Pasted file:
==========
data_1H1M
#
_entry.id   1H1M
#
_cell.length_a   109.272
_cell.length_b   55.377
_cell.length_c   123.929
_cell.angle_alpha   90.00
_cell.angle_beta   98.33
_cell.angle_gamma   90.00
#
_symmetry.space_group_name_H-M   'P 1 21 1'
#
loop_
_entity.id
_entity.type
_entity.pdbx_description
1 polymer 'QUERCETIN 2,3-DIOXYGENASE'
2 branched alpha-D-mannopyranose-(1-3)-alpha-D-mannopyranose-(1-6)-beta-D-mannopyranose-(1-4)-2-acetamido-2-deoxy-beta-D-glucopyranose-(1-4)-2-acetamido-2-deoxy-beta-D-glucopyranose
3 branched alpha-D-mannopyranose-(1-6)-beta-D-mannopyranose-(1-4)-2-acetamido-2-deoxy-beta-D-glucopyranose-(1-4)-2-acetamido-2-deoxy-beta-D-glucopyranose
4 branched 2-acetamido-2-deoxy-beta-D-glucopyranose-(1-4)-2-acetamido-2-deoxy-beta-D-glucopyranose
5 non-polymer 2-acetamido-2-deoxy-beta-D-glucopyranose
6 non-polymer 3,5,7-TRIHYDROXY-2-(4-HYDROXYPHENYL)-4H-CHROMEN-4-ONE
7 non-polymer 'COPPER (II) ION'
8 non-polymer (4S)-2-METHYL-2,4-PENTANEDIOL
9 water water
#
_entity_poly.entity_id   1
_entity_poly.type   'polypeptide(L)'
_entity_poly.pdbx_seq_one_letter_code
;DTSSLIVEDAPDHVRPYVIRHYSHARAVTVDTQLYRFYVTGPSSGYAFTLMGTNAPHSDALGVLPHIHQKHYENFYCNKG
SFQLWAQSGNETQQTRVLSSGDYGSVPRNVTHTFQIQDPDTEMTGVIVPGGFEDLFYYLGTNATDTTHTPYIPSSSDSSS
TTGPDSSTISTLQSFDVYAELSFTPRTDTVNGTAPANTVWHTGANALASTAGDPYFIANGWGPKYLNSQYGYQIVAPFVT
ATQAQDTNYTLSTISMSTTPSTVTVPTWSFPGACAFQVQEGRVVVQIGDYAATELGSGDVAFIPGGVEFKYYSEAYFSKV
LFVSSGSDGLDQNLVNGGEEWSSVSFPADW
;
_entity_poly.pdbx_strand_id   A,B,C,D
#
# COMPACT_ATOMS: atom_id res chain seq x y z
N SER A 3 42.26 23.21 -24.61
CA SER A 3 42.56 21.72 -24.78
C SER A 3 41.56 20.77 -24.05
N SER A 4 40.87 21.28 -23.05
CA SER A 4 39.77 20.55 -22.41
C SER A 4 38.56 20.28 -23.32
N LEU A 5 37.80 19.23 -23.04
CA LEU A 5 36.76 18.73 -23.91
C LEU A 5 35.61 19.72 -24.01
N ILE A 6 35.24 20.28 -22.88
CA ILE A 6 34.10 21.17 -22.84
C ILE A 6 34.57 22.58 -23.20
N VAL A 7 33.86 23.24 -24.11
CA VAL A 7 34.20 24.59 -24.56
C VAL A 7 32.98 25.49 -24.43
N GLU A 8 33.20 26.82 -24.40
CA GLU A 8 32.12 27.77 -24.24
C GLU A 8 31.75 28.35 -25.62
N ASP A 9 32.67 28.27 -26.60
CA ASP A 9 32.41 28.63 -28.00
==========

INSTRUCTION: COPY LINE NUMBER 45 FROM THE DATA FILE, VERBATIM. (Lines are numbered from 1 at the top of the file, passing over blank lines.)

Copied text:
C SER A 4 38.56 20.28 -23.32